A How-To Guide for Beaver Monitoring—Alex Wells

May is here, bringing with it the end of a semester and the end of my time working as a UHPSI Research Assistant in collaboration with The Nature Conservancy Wyoming’s Tensleep Preserve. Even as Wyoming has been re-blanketed in snow, every maple and oak tree in New Haven has spun out fresh fractals of green Read more about A How-To Guide for Beaver Monitoring—Alex Wells[…]

Building Markets for Wetland Restoration: Challenges and Considerations in Colorado’s Yampa Valley— Dimitria Spathakis

How can additive conservation measures be financially incentivized on Western working lands?  Working with Colorado Cattlemen’s Agricultural Land Trust (CCALT), Alaina and I are exploring market-based models for ecosystem services to compensate landowners for their stewardship of wet meadows in Colorado’s Yampa Valley. Often the idea of payment for ecosystem services (PES) conjures thoughts of Read more about Building Markets for Wetland Restoration: Challenges and Considerations in Colorado’s Yampa Valley— Dimitria Spathakis[…]

Introducing Erosion Structures in Dryland Streams—Alaina Geibig

It was early in the morning, but the summer sun was already high above the horizon. I squinted, fumbling to find my sunglasses, as I drove racing against the clock to get to the project site before our partners and volunteers arrived. I slowed among a line of traffic. Traffic?! This was shocking considering I Read more about Introducing Erosion Structures in Dryland Streams—Alaina Geibig[…]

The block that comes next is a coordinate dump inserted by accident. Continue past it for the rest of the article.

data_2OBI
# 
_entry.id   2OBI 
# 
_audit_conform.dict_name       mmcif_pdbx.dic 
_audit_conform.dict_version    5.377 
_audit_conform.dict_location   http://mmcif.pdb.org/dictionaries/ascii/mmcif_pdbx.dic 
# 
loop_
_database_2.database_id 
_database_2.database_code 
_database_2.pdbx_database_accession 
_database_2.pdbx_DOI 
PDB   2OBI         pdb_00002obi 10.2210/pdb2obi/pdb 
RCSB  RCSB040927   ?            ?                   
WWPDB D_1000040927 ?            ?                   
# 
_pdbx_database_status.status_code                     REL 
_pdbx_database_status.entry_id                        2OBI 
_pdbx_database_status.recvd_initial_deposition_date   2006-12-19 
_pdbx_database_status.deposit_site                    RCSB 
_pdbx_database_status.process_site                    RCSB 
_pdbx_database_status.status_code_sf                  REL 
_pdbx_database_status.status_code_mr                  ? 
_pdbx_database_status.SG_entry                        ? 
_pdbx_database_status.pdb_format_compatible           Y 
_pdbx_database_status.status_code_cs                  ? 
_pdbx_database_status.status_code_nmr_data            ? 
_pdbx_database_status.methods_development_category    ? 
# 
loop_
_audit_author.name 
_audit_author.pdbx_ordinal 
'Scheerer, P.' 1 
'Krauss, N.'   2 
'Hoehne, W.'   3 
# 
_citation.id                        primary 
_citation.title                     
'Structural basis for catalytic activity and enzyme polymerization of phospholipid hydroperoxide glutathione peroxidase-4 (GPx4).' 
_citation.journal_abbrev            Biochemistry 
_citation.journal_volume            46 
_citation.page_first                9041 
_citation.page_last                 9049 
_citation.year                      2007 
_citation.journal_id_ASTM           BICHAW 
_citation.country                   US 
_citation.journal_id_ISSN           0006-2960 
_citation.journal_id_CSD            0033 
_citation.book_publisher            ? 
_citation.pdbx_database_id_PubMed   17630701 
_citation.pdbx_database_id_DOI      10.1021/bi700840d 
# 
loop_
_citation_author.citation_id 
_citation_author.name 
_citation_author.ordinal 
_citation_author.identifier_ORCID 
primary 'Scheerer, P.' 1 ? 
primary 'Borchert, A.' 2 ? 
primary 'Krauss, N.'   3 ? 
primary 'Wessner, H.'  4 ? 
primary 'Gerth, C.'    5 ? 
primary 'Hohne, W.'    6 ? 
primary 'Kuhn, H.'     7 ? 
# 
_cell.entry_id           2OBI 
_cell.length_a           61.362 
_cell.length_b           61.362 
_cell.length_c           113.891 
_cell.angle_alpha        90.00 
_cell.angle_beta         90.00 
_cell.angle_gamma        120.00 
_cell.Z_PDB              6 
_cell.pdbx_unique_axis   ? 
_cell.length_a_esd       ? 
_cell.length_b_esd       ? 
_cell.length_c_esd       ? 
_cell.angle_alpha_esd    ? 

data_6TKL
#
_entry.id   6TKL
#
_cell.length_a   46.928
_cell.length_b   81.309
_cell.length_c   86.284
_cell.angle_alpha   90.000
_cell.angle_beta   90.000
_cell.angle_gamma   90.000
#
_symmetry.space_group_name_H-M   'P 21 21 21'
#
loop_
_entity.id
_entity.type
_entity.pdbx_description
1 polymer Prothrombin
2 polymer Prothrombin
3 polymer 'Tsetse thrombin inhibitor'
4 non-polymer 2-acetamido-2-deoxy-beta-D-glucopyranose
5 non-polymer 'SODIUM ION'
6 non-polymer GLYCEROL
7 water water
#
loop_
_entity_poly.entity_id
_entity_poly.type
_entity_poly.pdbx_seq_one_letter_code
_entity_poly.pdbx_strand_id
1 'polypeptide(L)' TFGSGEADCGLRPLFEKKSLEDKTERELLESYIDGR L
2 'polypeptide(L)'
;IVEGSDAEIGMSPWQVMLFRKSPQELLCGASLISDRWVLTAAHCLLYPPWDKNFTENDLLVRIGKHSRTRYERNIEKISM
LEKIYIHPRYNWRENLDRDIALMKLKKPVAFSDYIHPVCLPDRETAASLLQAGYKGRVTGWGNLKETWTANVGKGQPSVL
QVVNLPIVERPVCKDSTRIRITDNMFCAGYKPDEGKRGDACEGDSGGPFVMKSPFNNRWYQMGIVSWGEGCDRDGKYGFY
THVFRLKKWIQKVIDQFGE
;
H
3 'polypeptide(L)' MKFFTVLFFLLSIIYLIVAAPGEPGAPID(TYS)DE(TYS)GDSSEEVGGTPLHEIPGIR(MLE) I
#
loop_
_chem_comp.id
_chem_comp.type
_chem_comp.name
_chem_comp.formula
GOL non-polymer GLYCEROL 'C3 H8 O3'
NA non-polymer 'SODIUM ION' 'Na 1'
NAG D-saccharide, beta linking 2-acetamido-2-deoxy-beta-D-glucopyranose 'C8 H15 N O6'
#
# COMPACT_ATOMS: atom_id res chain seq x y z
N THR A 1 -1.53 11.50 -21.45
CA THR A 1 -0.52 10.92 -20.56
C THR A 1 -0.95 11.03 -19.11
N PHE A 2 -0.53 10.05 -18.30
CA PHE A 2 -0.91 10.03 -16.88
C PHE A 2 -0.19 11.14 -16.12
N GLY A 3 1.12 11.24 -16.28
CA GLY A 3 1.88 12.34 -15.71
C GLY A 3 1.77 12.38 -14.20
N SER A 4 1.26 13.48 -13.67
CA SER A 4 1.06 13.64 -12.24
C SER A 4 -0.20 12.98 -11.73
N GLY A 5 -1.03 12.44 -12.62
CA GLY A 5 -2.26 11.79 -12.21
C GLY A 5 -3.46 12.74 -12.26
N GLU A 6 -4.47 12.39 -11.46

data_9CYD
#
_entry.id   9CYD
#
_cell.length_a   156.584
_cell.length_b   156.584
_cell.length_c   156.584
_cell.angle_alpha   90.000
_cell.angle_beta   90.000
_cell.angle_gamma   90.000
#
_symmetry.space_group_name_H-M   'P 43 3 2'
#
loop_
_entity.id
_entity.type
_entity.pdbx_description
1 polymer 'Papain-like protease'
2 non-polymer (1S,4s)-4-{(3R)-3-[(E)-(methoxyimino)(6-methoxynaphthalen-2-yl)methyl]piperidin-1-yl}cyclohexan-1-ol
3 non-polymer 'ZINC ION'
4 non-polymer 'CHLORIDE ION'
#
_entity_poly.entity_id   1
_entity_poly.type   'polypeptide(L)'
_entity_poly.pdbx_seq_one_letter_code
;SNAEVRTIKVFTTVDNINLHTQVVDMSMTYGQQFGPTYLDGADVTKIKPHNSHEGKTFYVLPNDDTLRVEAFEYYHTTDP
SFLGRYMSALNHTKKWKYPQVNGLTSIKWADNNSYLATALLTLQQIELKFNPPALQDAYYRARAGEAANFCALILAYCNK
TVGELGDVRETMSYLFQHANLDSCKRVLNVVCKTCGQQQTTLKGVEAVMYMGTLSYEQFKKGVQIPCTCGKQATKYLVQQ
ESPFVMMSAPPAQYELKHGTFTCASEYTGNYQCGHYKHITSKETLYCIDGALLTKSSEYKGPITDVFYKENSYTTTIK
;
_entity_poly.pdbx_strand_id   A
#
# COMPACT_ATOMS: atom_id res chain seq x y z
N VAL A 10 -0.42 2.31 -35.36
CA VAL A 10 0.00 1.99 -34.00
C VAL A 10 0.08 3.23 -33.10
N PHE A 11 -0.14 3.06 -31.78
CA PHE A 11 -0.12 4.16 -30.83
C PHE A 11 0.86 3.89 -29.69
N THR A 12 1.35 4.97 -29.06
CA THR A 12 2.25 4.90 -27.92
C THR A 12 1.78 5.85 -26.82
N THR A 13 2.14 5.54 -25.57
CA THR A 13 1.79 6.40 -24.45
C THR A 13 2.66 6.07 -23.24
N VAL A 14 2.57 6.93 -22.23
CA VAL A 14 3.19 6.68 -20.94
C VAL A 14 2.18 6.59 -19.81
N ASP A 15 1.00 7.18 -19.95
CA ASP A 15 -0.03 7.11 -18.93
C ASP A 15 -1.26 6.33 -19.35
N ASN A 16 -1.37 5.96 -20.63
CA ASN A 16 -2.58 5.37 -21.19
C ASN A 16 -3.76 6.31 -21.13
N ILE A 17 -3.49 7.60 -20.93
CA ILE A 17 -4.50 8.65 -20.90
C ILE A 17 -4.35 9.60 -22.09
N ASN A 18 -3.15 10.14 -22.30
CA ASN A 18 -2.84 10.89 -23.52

A Monitoring Plan for Beaver Wellbeing and Hydrologic Impacts

Effective ecological monitoring is a critical component of managing ecosystems in a way that balances the needs of people and wildlife. In collaboration with The Nature Conservancy – Wyoming (TNC) and the Water for Wildlife Foundation, UHPSI research assistant Alex Wells is developing a monitoring plan that will evaluate both beaver wellbeing and the impacts Read more about A Monitoring Plan for Beaver Wellbeing and Hydrologic Impacts[…]

Who Cares?—Sam Wilson

I was explaining my research to someone recently and the proceeding conversation got me thinking. When I described my project and where it was going to be conducted (see project description here) I got a response that I had yet to encounter. The woman I was speaking with asked me ‘who cares about sagebrush?’. At Read more about Who Cares?—Sam Wilson[…]

Reflecting On a Summer in the San Luis Valley – Kathleen Voight

During the several months of interviews I conducted, I met with ranchers in work trucks, in hay barns, and in farm shops. I accompanied ranchers setting up fence, moving cattle, hauling round bales, checking sprinklers, and packing plant samples. We chatted over kitchen tables and on back porches, sharing meals and sharing stories. In addition Read more about Reflecting On a Summer in the San Luis Valley – Kathleen Voight[…]

A Night of Astronomy—Uthara Vengrai

The astronomer walks up to the podium and everyone goes quiet. There are probably 80 people sitting in this amphitheater at 10:30 PM, waiting to be toured through the sky. We’re at a star party at the McDonald Observatory around 30 miles outside of Marfa, TX. Tonight, this astronomer will guide us, help us see Read more about A Night of Astronomy—Uthara Vengrai[…]

Sampling soils in an ancient lake—Damaris Chenoweth